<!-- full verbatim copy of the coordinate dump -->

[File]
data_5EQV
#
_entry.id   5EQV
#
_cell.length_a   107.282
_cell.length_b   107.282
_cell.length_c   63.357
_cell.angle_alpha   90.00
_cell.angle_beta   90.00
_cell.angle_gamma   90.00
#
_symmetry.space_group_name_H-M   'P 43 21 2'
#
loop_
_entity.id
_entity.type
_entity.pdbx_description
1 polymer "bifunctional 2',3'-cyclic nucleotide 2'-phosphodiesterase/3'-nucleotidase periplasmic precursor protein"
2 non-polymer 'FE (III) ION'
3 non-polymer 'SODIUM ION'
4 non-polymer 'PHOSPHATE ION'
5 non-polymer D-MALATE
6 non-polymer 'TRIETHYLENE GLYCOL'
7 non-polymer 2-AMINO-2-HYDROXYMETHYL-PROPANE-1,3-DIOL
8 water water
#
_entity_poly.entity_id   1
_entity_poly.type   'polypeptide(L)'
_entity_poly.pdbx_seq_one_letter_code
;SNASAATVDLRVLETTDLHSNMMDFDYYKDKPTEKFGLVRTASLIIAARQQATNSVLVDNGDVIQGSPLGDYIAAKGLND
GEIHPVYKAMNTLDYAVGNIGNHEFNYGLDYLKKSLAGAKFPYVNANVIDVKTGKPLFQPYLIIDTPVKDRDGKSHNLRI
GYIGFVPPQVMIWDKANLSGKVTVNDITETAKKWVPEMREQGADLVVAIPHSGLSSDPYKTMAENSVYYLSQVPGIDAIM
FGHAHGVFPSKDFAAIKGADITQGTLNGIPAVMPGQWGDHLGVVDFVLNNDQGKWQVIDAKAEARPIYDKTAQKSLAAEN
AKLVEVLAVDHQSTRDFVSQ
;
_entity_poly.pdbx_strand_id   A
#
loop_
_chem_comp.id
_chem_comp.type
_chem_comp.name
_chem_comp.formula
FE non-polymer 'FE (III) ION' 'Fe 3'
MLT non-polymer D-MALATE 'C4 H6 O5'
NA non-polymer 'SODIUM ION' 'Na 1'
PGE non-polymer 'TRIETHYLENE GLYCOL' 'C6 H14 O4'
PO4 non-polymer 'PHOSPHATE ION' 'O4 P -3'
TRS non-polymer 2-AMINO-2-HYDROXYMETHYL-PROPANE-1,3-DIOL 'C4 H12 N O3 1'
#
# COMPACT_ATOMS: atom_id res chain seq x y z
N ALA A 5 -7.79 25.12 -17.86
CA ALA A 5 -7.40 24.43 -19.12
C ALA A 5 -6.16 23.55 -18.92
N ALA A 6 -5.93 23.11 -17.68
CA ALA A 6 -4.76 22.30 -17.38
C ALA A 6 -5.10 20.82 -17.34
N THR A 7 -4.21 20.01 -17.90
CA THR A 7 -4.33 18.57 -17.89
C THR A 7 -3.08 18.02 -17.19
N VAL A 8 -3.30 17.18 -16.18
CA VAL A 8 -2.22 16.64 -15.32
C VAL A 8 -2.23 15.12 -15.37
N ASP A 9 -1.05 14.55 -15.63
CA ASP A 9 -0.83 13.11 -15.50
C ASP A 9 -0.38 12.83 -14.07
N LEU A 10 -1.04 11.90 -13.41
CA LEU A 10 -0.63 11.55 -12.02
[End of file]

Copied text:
data_5EQV
#
_entry.id   5EQV
#
_cell.length_a   107.282
_cell.length_b   107.282
_cell.length_c   63.357
_cell.angle_alpha   90.00
_cell.angle_beta   90.00
_cell.angle_gamma   90.00
#
_symmetry.space_group_name_H-M   'P 43 21 2'
#
loop_
_entity.id
_entity.type
_entity.pdbx_description
1 polymer "bifunctional 2',3'-cyclic nucleotide 2'-phosphodiesterase/3'-nucleotidase periplasmic precursor protein"
2 non-polymer 'FE (III) ION'
3 non-polymer 'SODIUM ION'
4 non-polymer 'PHOSPHATE ION'
5 non-polymer D-MALATE
6 non-polymer 'TRIETHYLENE GLYCOL'
7 non-polymer 2-AMINO-2-HYDROXYMETHYL-PROPANE-1,3-DIOL
8 water water
#
_entity_poly.entity_id   1
_entity_poly.type   'polypeptide(L)'
_entity_poly.pdbx_seq_one_letter_code
;SNASAATVDLRVLETTDLHSNMMDFDYYKDKPTEKFGLVRTASLIIAARQQATNSVLVDNGDVIQGSPLGDYIAAKGLND
GEIHPVYKAMNTLDYAVGNIGNHEFNYGLDYLKKSLAGAKFPYVNANVIDVKTGKPLFQPYLIIDTPVKDRDGKSHNLRI
GYIGFVPPQVMIWDKANLSGKVTVNDITETAKKWVPEMREQGADLVVAIPHSGLSSDPYKTMAENSVYYLSQVPGIDAIM
FGHAHGVFPSKDFAAIKGADITQGTLNGIPAVMPGQWGDHLGVVDFVLNNDQGKWQVIDAKAEARPIYDKTAQKSLAAEN
AKLVEVLAVDHQSTRDFVSQ
;
_entity_poly.pdbx_strand_id   A
#
loop_
_chem_comp.id
_chem_comp.type
_chem_comp.name
_chem_comp.formula
FE non-polymer 'FE (III) ION' 'Fe 3'
MLT non-polymer D-MALATE 'C4 H6 O5'
NA non-polymer 'SODIUM ION' 'Na 1'
PGE non-polymer 'TRIETHYLENE GLYCOL' 'C6 H14 O4'
PO4 non-polymer 'PHOSPHATE ION' 'O4 P -3'
TRS non-polymer 2-AMINO-2-HYDROXYMETHYL-PROPANE-1,3-DIOL 'C4 H12 N O3 1'
#
# COMPACT_ATOMS: atom_id res chain seq x y z
N ALA A 5 -7.79 25.12 -17.86
CA ALA A 5 -7.40 24.43 -19.12
C ALA A 5 -6.16 23.55 -18.92
N ALA A 6 -5.93 23.11 -17.68
CA ALA A 6 -4.76 22.30 -17.38
C ALA A 6 -5.10 20.82 -17.34
N THR A 7 -4.21 20.01 -17.90
CA THR A 7 -4.33 18.57 -17.89
C THR A 7 -3.08 18.02 -17.19
N VAL A 8 -3.30 17.18 -16.18
CA VAL A 8 -2.22 16.64 -15.32
C VAL A 8 -2.23 15.12 -15.37
N ASP A 9 -1.05 14.55 -15.63
CA ASP A 9 -0.83 13.11 -15.50
C ASP A 9 -0.38 12.83 -14.07
N LEU A 10 -1.04 11.90 -13.41
CA LEU A 10 -0.63 11.55 -12.02